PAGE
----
Linebacker is more of a question mark. Settling on a middle linebacker will be the first priority. Reggie Ragland will get a chance, but he may not be an ideal fit with limited athleticism and coverage skills. Perhaps Anthony Hitchens, who flourished at the Mike in Dallas, will find a home there and bounce back from a disappointing 2018 season after signing a big-money deal last offseason.
The Chiefs signed another former Cowboy, Damien Wilson, who should fit well at the strong-side linebacker spot, with second-year linebackers O'Daniel and Ben Niemann as possibilities at weak-side linebacker (unless Hitchens lands there). Camp battles and special teams will flesh out the depth with free agent additions Jeremiah Attaochu and Martrell Spaight in the mix.
Mathieu slides into Berry's role as strong safety and leader of the secondary. He and Clark are expected to set the tempo in terms of ferocity. Jordan Lucas and Juan Thornhill — a rangy, long-armed and versatile second-round pick from Virginia — will compete for the other starting safety job, with Watts providing depth.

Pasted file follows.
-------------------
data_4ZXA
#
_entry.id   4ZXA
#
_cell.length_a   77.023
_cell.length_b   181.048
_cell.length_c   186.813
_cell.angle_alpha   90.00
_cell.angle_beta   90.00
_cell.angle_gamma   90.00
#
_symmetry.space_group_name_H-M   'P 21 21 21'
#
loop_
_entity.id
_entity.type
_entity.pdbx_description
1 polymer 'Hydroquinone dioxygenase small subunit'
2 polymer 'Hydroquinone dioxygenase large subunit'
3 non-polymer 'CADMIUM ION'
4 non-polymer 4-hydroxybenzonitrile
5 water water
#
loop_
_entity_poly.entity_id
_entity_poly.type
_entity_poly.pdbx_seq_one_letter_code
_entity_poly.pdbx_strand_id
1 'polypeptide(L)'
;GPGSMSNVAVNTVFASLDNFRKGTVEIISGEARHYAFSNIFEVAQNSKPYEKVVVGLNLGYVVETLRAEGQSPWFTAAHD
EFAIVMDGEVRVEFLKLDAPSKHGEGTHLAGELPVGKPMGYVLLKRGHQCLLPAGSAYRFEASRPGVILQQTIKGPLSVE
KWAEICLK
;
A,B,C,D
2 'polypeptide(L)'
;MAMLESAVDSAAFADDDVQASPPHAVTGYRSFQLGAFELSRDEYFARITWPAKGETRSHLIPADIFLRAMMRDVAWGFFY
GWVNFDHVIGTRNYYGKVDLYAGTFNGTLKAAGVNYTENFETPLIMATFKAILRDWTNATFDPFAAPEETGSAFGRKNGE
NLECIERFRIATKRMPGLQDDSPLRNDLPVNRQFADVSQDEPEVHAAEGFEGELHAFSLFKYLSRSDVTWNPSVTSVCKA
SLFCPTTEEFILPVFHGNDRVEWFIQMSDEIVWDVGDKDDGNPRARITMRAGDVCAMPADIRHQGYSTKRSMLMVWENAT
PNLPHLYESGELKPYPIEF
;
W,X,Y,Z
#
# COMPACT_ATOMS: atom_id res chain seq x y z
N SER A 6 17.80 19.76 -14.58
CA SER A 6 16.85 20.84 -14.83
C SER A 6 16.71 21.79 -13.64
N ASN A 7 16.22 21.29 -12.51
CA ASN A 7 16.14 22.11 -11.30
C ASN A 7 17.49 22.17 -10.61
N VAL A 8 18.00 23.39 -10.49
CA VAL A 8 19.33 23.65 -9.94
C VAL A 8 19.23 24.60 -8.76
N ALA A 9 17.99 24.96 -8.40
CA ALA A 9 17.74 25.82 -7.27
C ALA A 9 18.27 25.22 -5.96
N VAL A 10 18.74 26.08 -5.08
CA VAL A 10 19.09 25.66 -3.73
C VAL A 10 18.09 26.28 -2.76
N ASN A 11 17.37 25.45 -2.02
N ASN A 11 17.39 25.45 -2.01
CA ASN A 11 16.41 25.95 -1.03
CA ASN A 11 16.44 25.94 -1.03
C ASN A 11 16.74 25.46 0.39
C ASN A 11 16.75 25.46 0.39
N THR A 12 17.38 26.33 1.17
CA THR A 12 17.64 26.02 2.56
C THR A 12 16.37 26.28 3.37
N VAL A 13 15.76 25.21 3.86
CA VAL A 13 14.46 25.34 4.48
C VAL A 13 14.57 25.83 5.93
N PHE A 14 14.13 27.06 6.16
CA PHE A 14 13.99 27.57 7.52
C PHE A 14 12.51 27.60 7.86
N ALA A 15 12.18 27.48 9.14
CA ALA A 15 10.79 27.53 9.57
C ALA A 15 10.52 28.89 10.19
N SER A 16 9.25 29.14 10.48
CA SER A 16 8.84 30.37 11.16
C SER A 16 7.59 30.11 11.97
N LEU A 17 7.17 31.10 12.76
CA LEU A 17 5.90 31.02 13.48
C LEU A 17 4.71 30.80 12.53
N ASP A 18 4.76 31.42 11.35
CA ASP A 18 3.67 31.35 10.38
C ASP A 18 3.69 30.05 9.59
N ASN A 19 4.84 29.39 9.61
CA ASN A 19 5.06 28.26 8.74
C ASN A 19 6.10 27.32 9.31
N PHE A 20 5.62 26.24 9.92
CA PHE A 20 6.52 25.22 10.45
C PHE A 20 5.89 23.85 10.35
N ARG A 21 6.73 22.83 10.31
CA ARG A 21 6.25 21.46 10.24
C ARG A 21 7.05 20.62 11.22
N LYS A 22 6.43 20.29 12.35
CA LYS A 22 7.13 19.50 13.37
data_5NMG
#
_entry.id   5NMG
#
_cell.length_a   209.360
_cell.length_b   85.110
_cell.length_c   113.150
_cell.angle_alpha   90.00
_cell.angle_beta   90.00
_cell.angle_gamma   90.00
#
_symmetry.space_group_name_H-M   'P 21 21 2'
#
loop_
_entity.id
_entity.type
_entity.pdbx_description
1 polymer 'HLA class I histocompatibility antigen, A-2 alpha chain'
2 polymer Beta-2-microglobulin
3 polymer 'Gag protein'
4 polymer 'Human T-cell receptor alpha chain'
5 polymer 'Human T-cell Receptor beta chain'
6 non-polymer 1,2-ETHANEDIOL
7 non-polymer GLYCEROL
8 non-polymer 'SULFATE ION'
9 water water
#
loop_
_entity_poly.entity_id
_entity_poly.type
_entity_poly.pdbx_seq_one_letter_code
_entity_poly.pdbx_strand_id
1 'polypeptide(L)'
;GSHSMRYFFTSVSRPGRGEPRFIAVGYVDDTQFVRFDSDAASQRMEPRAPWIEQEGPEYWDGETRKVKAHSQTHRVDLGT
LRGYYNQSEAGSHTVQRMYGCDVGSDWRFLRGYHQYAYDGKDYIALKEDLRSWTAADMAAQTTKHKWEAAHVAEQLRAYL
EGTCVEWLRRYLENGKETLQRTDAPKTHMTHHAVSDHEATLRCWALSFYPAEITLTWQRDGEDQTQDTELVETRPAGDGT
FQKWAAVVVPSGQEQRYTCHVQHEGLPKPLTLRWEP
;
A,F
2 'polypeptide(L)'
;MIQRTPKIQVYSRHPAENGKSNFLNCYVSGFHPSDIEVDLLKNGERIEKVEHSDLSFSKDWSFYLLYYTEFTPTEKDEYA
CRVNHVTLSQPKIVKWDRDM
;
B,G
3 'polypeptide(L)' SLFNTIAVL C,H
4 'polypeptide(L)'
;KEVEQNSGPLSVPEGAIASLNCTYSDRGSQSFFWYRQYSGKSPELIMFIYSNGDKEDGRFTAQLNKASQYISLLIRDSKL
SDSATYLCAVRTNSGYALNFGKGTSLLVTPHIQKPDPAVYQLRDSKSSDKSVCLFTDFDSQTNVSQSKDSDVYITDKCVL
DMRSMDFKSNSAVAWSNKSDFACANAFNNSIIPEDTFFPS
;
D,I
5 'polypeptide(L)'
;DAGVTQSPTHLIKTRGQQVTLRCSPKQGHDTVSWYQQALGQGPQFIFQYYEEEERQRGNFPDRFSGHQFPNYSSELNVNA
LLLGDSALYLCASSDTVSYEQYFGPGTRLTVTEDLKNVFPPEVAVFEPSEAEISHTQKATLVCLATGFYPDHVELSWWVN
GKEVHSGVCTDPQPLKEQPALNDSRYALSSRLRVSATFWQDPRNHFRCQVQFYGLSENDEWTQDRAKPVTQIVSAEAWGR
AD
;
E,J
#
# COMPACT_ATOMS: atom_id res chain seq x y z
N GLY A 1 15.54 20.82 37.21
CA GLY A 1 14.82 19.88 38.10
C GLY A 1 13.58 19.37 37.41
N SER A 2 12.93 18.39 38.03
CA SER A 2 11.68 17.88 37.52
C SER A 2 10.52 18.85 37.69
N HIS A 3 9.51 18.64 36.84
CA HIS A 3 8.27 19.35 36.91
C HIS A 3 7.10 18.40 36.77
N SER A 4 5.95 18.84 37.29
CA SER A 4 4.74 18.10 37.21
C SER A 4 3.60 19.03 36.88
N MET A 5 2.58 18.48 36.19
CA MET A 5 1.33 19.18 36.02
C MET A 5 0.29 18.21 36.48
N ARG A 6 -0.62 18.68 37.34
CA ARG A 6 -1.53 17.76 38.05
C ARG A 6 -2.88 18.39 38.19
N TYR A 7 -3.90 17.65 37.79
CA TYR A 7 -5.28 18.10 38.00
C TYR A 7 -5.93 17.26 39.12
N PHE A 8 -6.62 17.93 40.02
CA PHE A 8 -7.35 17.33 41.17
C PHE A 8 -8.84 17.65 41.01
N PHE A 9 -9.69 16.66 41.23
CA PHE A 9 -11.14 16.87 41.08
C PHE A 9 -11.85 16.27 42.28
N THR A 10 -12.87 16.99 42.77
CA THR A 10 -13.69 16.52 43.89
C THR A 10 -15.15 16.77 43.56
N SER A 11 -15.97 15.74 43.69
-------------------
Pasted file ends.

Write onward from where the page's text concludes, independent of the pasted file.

Cornerback is arguably the weakest position for the Chiefs. Kansas City is banking on Kendall Fuller, who was acquired last offseason in the Alex Smith trade, to return to form as an elite nickel corner. Veteran addition Bashaud Breeland and Charvarius Ward, who showed promise in a late-season cameo as the starter last year, will get the first crack at the outside corner roles, with Keith Reaser and Tremon Smith in the mix to provide depth. Rashad Fenton projects as a developmental nickel corner.
Taken as a whole, it's fair to believe that the pieces are in place for an improved unit. But will it improve enough to make the Chiefs a true title threat? Those answers won't come until September.
The club's longest-tenured player, punter Dustin Colquitt, returns along with placekicker Harrison Butker and long snapper James Winchester. Smith flashed potential last season as a kick returner, though others surely will get a crack at the job in training camp, while Hardman figures to replace Hill at punt returner.
The Chiefs expect to be a Super Bowl contender despite a vastly improved AFC West. They will be if Mahomes doesn't regress too much and the defense improves, even marginally.